EFRE-EasyEntry2TPC - Commissioning of an injection plant for processing ε-caprolactam


The production of thermoplastic components with directional fiber reinforcement is usually carried out in a thermoforming process whereby the component production is preceded by the production of a semi-finished product. In this process, textile semi-finished products are fully impregnated with a thermoplastic in powder form or in the shape of a thermoplastic film and provided as plate-shaped semi-finished products (organo sheets). These can then be given their final shape by pressing in a downstream thermoforming process. Although the process is suitable for large-scale production, the high melt viscosities of the thermoplastic matrices require high process pressures and temperatures in the production of the semi-finished products which entails corresponding investments in the plant technology. In addition, the process as a whole remains limited to shell-shaped components.

Fiber composite production based on the material group of reactive thermoplastics represents a far-reaching departure from this classic processing route for thermoplastic composites. Whereas in the conventional case, polymerization from monomer to long-chain polymer takes place under controlled process conditions in the reactors of chemical production and is completed with the production of thermoplastic pellets, reactive thermoplastics allow in-situ polymerization, i.e. transferring the polymerization reaction directly to component production. This method has a number of advantages but is particularly attractive because reactive thermoplastics feature very low processing viscosities, some of which are even below those of thermoset resin systems. They can therefore be used in resin injection processes normally restricted to thermosets. Furthermore, it is possible  to combine the processing advantages of thermosets with the material advantages of thermoplastics which include their subsequent formability and weldability as well as their large potential for material recycling. In addition to the much simpler impregnation of dry fiber structures, the significantly lower process pressures and process temperatures are particularly noteworthy. Furthermore, the lower investment costs in plant engineering also make smaller quantities economical.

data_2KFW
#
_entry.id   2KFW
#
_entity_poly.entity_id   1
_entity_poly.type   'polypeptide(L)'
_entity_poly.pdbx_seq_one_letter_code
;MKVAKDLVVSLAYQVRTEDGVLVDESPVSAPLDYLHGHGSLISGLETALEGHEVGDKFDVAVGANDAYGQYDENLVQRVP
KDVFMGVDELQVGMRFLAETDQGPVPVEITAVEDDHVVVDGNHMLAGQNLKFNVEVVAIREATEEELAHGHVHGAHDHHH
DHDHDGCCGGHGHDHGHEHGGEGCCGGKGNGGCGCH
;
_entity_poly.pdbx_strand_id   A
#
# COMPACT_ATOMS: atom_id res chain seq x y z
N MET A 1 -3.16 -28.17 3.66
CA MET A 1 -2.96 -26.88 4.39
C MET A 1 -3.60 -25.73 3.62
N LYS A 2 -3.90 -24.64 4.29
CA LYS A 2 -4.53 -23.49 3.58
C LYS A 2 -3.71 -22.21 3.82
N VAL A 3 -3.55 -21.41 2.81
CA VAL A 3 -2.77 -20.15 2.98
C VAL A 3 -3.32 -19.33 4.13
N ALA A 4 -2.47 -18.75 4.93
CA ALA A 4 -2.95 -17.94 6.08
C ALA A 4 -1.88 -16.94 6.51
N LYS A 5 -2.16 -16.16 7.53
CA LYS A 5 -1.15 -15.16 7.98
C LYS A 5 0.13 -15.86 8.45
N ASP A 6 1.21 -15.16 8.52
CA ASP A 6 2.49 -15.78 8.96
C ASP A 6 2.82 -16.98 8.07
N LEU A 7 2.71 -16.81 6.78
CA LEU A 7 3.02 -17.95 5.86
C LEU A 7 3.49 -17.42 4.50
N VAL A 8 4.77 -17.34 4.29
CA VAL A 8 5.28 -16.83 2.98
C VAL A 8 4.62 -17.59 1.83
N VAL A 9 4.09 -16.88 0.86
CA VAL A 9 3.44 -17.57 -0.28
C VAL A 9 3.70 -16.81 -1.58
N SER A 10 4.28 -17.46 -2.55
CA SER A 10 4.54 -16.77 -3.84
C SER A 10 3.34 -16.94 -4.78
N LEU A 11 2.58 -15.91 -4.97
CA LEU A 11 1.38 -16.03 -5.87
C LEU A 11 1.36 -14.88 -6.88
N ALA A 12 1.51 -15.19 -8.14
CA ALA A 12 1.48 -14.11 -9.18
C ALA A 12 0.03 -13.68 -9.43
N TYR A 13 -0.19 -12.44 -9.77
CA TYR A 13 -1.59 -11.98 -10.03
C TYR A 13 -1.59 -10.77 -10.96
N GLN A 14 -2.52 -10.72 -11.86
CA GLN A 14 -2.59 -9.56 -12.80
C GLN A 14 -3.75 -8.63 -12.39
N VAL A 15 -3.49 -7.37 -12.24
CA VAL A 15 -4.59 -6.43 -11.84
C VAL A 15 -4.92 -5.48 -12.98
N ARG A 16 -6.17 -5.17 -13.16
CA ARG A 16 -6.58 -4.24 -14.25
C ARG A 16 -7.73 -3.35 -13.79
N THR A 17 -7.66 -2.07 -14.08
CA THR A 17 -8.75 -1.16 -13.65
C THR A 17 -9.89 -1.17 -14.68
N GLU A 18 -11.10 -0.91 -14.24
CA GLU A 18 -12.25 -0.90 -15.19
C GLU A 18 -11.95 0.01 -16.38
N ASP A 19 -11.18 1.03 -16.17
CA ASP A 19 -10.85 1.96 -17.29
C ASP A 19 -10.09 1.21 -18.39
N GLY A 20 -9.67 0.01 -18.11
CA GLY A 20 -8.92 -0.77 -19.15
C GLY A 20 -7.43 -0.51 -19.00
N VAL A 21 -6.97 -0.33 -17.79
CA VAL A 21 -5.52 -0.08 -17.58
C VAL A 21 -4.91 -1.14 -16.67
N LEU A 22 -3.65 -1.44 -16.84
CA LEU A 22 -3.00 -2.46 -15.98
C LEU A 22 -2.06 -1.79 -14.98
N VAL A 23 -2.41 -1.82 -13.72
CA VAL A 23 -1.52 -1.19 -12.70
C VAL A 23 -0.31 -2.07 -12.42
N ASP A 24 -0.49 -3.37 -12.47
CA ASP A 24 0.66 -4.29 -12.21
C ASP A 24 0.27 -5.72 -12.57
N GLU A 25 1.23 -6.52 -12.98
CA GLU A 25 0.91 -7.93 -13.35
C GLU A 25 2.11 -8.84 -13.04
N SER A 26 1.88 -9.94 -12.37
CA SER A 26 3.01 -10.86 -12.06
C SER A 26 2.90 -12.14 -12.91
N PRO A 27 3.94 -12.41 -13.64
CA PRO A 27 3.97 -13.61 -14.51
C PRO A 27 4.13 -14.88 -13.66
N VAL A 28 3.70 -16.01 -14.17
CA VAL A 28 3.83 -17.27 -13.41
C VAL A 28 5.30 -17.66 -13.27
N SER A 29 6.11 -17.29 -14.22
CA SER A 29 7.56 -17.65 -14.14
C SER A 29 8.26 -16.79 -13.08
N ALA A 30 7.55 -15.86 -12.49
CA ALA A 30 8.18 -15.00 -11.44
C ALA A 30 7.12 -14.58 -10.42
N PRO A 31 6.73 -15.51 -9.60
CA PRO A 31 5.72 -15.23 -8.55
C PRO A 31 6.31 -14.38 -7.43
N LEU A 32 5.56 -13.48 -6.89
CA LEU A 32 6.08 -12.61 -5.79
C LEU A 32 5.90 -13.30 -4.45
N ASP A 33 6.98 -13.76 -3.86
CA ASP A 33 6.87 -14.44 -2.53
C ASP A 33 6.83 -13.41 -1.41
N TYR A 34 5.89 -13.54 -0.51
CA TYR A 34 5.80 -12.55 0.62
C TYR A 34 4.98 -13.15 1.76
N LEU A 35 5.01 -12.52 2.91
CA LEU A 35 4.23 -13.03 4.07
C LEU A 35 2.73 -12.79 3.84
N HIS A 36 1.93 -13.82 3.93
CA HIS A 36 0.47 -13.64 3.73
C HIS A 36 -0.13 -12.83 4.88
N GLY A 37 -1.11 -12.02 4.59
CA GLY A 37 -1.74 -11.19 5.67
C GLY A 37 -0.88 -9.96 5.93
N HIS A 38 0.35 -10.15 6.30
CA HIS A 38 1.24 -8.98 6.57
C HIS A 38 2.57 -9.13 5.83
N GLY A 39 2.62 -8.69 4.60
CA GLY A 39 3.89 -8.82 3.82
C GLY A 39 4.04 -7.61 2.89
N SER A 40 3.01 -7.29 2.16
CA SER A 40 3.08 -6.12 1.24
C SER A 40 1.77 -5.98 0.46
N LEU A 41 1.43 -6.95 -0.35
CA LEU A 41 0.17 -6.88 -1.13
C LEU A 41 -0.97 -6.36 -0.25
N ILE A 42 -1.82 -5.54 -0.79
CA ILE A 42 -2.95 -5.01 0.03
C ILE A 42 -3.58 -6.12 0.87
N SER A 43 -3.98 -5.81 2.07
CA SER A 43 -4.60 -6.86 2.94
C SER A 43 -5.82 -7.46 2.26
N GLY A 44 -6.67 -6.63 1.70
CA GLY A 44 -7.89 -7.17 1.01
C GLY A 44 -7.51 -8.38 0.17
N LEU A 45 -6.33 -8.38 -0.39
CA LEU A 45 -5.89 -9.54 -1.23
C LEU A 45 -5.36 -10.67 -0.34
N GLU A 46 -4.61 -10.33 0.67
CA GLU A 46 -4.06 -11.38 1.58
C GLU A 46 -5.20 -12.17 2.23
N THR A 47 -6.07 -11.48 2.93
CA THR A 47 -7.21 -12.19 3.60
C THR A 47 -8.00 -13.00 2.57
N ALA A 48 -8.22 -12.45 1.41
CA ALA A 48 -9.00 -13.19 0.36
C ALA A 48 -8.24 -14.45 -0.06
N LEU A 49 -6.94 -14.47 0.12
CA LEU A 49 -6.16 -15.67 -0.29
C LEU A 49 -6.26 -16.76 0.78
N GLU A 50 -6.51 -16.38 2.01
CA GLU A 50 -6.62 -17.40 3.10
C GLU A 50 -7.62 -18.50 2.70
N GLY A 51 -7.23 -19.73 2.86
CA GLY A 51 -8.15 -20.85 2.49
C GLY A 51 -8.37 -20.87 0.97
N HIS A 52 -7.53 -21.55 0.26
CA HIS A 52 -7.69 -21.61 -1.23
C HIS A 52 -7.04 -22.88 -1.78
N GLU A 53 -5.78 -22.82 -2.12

This bridge building thus paves the way for shortening the process chain in the production of thermoplastic components with directional fiber reinforcement. The upstream organo sheet production can be omitted, and the forming process is replaced by an injection into a mold equipped with a textile preform.

However, all these potential advantages are offset by the fact that the processing of reactive thermoplastics is associated with significantly higher demands on process management and process control and requires both special plant technology and special expertise.

This acquisition of competence in handling the reactive processing of thermoplastics was the focus of "EasyEntry2TPC" project funded by European Regional Development Fund (ERDF), with the main objective of implementing the processing of ε-caprolactam to polyamide 6. In the course of the two-year project, the necessary plant technology and experience were built up at Leibniz-Institut für Verbundwerkstoffe in order to provide support in the application of this technology, especially for SMEs that were previously active in the field of thermosetting liquid impregnation processes. In addition to a resin injection system, a sensor-equipped injection tool has been developed for this purpose. Both can subsequently be used to investigate different plastic systems and additives as well as different process conditions.

The injection system is designed as a two-line system and can be fully temperature controlled, since the starting materials for the anionic chain polymerization to PA6 are present as solids at room temperature, which requires continuous heating of the entire plant equipment. In addition, the material system places high demands on corrosion resistance and the prevention of moisture ingress. In terms of design, these requirements were taken into account by the exclusive use of sufficiently corrosion-resistant materials and the possibility of applying vacuum or inert gas to all material-carrying strands. The discharge capacity of the system is up to 1 kg/min and control is via a built-in computer and LabVIEW programming. The dimensioning was deliberately chosen above the requirements of a pure laboratory operation and offers sufficient potential for modifications, not least due to a generous definition of the installation space.

The project "EasyEntry2TPC" was funded by European Regional Development Fund (ERDF) and Ministry of Economics, Transport, Agriculture and Viticulture (MWVLW) (grant number 84007039).

We thank the industrial user advisory board of EasyEntry2TPC project which accompanied the system and process development and enriched it with its user perspective. Furthermore, we thank L. Brüggemann GmbH & Co. KG for supporting the project providing test material.


M.Sc. Alexander Faas
Scientific Employee Impregnation & Preform Technologies
E-Mail: alexander.faas@ivw.uni-kl.de
Telephone: +49 631 2017 434

Injection equipment and associated injection tooling for processing caprolactam to PA6

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